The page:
We all remember that Movie A DRY WHITE SEASON directed by Euzhan Palcy , based on the novel on the same name by Andre Brink. If not that movie pictured perfectly what happened in Soweto that day. South African Children marching for their right for a better education killed just because they were black children claiming for a better tomorrow. It was a day of June 1976 & Hector Peterson (on the picture carried by the young Mbuyisa) was the first one to be shot. Since then South Africa has changed, apartheid has been abolished but since 1991, African Union stated the 16th of June “Day of the African Child” that is now an official UN celebration to remember thevarious challenges faced to educate our children. As of today 2 out of 3 children in Sub saharan Africa are left out of secondary school. So let’s look around us those who are less favored & try & give a helping hand . Hector Peterson & his friends died just because they were claiming a better standard of education. Let’s remember it… As African women educating our children is a right still denied by the cost of education as well as the reduced investments in the education sector coupled with the many strikes of the teachers due to lack of decent salaries.

Nabou FALL


so empowering…yes we do


One week into our Intel Education Service Corp project in Senegal, I feel that all our pre planning anxiety has been replaced by our team’s determination to make our collaboration with Worldvision and the Elementary school a ground breaking success.  So far our team has met dedicated teachers, living and working with certain realities that we have never experienced and as we are preparing our teachers to apply all their operational and pedagogical training  to their own students, I hope that what we have to offer is going to be valuable to their daily lives in the classroom. This trip is also an opportunity for me to reflect on how information technology shaped my life and what it can do for the next generation of educators and students.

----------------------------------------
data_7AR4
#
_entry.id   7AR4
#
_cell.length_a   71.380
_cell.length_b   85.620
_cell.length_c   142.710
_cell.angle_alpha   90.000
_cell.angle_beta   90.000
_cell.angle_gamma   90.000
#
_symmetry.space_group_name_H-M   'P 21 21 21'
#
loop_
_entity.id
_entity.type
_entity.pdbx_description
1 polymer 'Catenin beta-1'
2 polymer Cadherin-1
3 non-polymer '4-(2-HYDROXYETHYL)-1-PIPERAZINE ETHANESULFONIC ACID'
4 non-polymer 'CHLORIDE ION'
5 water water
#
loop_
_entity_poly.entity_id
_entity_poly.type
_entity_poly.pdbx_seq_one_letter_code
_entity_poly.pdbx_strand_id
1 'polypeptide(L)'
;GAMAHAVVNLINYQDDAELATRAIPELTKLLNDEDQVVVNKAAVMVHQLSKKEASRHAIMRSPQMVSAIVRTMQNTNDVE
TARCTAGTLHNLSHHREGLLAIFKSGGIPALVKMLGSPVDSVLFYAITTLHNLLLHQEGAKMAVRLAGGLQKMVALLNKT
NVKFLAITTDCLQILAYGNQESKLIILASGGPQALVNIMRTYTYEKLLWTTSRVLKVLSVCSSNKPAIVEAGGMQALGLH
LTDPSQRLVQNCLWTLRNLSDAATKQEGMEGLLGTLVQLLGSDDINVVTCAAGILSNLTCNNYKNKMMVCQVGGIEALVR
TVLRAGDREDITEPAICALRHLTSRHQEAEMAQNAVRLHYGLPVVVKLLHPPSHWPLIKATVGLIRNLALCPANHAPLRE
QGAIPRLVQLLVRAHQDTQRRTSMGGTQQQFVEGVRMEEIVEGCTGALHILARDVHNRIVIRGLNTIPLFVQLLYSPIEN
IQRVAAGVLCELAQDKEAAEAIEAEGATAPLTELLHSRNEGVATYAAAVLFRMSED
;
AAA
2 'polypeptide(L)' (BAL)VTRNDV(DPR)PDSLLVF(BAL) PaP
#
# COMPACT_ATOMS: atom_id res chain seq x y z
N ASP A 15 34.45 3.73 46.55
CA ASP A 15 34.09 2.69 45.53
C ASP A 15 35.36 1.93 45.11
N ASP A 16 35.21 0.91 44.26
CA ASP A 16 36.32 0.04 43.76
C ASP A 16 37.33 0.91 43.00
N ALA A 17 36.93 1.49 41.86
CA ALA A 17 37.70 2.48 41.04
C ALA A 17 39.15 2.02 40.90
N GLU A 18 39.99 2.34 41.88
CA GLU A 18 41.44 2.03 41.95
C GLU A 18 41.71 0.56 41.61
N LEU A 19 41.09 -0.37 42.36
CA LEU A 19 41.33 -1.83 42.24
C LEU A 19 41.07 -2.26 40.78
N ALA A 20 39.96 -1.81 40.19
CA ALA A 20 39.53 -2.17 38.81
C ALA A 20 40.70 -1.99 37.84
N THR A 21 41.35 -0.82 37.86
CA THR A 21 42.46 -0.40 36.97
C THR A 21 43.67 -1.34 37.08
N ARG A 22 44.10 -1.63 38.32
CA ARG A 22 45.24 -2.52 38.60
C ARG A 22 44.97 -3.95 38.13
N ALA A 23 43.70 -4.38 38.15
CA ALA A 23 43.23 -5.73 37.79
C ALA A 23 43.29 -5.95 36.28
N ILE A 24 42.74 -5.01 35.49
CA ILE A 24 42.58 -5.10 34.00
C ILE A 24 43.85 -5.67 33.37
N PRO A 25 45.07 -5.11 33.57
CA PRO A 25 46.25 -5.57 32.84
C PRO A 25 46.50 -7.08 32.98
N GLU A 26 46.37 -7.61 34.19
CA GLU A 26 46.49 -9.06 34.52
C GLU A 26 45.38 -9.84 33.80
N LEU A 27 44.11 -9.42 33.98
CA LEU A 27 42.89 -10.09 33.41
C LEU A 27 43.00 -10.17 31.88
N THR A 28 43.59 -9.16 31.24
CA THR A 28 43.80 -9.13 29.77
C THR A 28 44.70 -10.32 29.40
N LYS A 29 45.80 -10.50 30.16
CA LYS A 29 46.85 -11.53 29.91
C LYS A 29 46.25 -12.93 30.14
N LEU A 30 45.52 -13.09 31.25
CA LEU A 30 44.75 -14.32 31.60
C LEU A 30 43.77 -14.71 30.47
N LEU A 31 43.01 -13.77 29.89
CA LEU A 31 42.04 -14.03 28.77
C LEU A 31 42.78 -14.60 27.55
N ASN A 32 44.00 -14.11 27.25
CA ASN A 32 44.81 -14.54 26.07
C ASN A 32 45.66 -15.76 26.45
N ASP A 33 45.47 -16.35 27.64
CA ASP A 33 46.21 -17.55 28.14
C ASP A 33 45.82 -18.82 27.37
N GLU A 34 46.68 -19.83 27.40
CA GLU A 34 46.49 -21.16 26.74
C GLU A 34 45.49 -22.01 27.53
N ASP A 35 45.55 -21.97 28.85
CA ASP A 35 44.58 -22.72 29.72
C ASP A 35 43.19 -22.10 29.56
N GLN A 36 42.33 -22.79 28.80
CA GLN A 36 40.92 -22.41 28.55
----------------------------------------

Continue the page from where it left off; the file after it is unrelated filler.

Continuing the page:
I know that many of my colleagues developed a deep interest in computing technology when they were children. Not me, I had however an unlikely fascination with processes…

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The Sanusi Lamido Sanusi regalia outfit controversy

An African perspective

So this is it just because Dan Maje Kano Sanusi Lamido Sanusi Central Bank governor of Nigeria turned up to work in his Regalia outfit became a National Wahala (issue). It just shows how we are still mentally enslaved. What is wrong with our traditional clothes? Should that require so many words & misplaced comments? Personally I congratulate the recently turbanned Dan Maje Kano & thank him for proudly displaying our Heritage as Africans.

Nabou Fall

Handmade is meant to be expensive not cheap

The handmade dilemma: bespoke, made to order, made to measurement all these are more expensive all over the world except on one continent: Africa. Because we are viewed as a cheap continent by many. Always been surprised at how our brothers in the Americas & Europe expected everything coming from “homeland” at a cheap rebate price… Why so? If only they knew the time involved in coloring a 6 yards piece of brocade or the time spent weaving raphias; Kentes or manjacks fabrics, they would understand. No wonder when Hermes comes & hire Aissa Dione , the Lady behind refined hand woven fabrics in Africa, then everybody is ready to buy it at the Hermès price. So be it. Fair trade must be fair fellow Africans so stop piling your pounds & euros to only shop abroad & respect the sweat of our hard working artisans .

Let’s be the change we want to see in Africa

Nabou FALL